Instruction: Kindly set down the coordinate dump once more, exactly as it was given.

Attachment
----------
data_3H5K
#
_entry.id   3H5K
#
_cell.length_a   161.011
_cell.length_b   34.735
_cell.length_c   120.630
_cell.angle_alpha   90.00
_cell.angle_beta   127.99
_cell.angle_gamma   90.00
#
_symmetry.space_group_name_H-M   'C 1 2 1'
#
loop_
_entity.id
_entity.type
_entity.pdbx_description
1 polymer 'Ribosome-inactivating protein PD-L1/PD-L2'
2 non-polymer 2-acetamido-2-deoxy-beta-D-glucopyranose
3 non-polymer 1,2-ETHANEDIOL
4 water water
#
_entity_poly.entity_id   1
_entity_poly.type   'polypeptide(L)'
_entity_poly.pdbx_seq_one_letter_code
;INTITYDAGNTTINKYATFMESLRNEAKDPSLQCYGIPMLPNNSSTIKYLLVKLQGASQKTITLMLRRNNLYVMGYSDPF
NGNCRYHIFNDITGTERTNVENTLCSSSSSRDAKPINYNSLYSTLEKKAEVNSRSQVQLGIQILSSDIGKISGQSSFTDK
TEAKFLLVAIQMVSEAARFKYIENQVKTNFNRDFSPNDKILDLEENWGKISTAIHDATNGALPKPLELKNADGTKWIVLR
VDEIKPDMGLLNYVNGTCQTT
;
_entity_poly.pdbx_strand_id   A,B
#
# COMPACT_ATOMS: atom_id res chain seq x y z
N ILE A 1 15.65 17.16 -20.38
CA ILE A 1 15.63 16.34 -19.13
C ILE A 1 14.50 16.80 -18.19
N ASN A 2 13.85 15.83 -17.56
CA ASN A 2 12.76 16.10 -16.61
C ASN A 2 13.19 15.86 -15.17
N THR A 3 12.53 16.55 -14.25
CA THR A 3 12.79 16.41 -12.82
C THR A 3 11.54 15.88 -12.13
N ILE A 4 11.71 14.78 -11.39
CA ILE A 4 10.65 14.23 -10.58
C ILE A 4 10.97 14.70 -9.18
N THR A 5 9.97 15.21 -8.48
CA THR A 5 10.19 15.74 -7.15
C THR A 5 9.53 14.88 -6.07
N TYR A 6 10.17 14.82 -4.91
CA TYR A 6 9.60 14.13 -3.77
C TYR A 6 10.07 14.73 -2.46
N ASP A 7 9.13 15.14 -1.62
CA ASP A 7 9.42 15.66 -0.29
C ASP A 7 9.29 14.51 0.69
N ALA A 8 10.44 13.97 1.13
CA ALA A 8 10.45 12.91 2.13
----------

data_3H5K
#
_entry.id   3H5K
#
_cell.length_a   161.011
_cell.length_b   34.735
_cell.length_c   120.630
_cell.angle_alpha   90.00
_cell.angle_beta   127.99
_cell.angle_gamma   90.00
#
_symmetry.space_group_name_H-M   'C 1 2 1'
#
loop_
_entity.id
_entity.type
_entity.pdbx_description
1 polymer 'Ribosome-inactivating protein PD-L1/PD-L2'
2 non-polymer 2-acetamido-2-deoxy-beta-D-glucopyranose
3 non-polymer 1,2-ETHANEDIOL
4 water water
#
_entity_poly.entity_id   1
_entity_poly.type   'polypeptide(L)'
_entity_poly.pdbx_seq_one_letter_code
;INTITYDAGNTTINKYATFMESLRNEAKDPSLQCYGIPMLPNNSSTIKYLLVKLQGASQKTITLMLRRNNLYVMGYSDPF
NGNCRYHIFNDITGTERTNVENTLCSSSSSRDAKPINYNSLYSTLEKKAEVNSRSQVQLGIQILSSDIGKISGQSSFTDK
TEAKFLLVAIQMVSEAARFKYIENQVKTNFNRDFSPNDKILDLEENWGKISTAIHDATNGALPKPLELKNADGTKWIVLR
VDEIKPDMGLLNYVNGTCQTT
;
_entity_poly.pdbx_strand_id   A,B
#
# COMPACT_ATOMS: atom_id res chain seq x y z
N ILE A 1 15.65 17.16 -20.38
CA ILE A 1 15.63 16.34 -19.13
C ILE A 1 14.50 16.80 -18.19
N ASN A 2 13.85 15.83 -17.56
CA ASN A 2 12.76 16.10 -16.61
C ASN A 2 13.19 15.86 -15.17
N THR A 3 12.53 16.55 -14.25
CA THR A 3 12.79 16.41 -12.82
C THR A 3 11.54 15.88 -12.13
N ILE A 4 11.71 14.78 -11.39
CA ILE A 4 10.65 14.23 -10.58
C ILE A 4 10.97 14.70 -9.18
N THR A 5 9.97 15.21 -8.48
CA THR A 5 10.19 15.74 -7.15
C THR A 5 9.53 14.88 -6.07
N TYR A 6 10.17 14.82 -4.91
CA TYR A 6 9.60 14.13 -3.77
C TYR A 6 10.07 14.73 -2.46
N ASP A 7 9.13 15.14 -1.62
CA ASP A 7 9.42 15.66 -0.29
C ASP A 7 9.29 14.51 0.69
N ALA A 8 10.44 13.97 1.13
CA ALA A 8 10.45 12.91 2.13